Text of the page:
Visible Type Application in GHC 8

Posted on January 8, 2017 by Kwang Yul Seo

GHC 8.0 introduced a new GHC extension named TypeApplications which allows us to give explicit type arguments to a polymorphic function.

To see what TypeApplications does, we need to understand how polymorphism in Haskell is implemented under the hood. In Haskell, a polymorphic function is translated into a function which takes both type arguments and value arguments. For example,

id :: a -> a
id x = x

is translated into

id :: forall a . a -> a
id @a x = x

Here @a is the type argument. The specialization of id to idString is represented by passing @String type argument to id function.

idString :: String -> String
idString = id @String

This is not an ad-hoc way to implement polymorphism. The trick of passing around type parameters as ordinary function arguments was devised by System F (as known as the polymorphic lambda calculus) and GHC uses System F as its internal representation. An interested reader might want to take a look at Gabriel Gonzalez’s Polymorphism for dummies for other examples.

Before GHC 8.0, the type application was invisible. There was no way to pass the type parameter such as @String and @Int explicitly. GHC infers the type from the argument type, or we had to specify the type using type annotations.

λ> id "a"
λ> id (3 :: Int)

TypeApplications extension allows us to give explicit type arguments.

λ> :set -XTypeApplications
λ> id @String "a"
λ> id @Int 3

This is useful in resolving ambiguity in type classes or type families. The show/read problem from Type defaulting in Haskell was not typeable due to ambiguity, but we can easily remove ambiguity by giving an explicit type argument.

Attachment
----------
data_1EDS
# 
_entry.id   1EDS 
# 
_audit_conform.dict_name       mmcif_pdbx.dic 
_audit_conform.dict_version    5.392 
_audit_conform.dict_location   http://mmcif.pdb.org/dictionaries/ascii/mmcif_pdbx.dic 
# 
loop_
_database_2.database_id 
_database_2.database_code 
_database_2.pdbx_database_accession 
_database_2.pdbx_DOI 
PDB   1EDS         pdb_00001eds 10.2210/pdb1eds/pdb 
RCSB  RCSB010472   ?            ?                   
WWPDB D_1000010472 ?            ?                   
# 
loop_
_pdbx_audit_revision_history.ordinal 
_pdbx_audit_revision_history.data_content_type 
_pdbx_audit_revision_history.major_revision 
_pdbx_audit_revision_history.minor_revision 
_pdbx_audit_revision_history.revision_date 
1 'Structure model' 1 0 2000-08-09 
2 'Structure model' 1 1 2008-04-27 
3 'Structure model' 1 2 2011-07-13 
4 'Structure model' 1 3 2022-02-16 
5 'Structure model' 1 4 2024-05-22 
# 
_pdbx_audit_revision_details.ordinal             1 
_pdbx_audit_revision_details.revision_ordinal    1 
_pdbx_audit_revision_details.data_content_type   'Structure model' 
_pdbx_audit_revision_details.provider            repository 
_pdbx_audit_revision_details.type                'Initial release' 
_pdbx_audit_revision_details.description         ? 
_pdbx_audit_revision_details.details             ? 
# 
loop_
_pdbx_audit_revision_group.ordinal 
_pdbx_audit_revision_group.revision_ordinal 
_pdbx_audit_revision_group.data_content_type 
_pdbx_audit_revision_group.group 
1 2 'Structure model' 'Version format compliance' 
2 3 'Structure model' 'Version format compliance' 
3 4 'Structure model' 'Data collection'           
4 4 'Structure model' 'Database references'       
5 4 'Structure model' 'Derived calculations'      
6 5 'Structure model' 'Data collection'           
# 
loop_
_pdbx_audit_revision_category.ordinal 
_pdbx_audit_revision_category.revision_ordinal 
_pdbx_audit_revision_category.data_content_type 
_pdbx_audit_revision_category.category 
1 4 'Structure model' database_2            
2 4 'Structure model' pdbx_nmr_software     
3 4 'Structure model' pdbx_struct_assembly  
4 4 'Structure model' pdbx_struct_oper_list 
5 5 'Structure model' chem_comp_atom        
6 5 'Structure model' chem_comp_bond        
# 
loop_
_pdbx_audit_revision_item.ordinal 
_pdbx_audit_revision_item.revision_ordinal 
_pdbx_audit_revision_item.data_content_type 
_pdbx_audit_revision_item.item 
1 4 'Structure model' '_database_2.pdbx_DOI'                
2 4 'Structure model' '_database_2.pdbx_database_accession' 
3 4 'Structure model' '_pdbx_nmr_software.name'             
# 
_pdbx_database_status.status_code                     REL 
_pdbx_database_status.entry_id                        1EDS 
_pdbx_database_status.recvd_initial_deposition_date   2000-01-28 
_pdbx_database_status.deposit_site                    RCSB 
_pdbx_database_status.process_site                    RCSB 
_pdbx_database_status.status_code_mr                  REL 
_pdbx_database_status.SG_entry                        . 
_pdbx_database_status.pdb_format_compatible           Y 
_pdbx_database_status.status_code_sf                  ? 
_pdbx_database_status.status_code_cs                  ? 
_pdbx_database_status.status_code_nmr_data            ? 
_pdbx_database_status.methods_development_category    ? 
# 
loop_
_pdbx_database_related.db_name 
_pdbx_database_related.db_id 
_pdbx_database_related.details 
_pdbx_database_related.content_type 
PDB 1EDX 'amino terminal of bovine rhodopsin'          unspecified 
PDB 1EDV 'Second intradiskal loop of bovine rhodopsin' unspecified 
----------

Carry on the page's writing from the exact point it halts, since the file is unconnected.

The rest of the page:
{-# LANGUAGE TypeApplications #-}

f :: String -> String
f s = show (read @Int s)

The type argument is not limited to concrete types. As we can pass a variable to a function as an argument, it is possible to pass a type variable to a function as a type argument if it is explicitly quantified with ExplicitForAll.

{-# LANGUAGE ExplicitForAll      #-}
{-# LANGUAGE TypeApplications    #-}

incShow :: forall a . (Read a, Show a, Num a) => String -> String
incShow = show . (+1) . read @a
λ> incShow @Double "3.0"

In the following example, g False would be ill-typed because GHC can’t infer the proper type. Adding the explicit type @Char resolves the problem.

type family F a
type instance F Char = Bool

g :: F a -> a
g _ = undefined

f :: Char
f = g True

h = g False -- will cause an error
h' = g @Char False

Some of these cases can be solved with type annotations, but it can be cumbersome in complicated examples. Visible type applications generally provide a more succinct way to resolve ambiguity.

If you would like to know the technical details of TypeApplications, please refer to Visible Type Application (Extended version).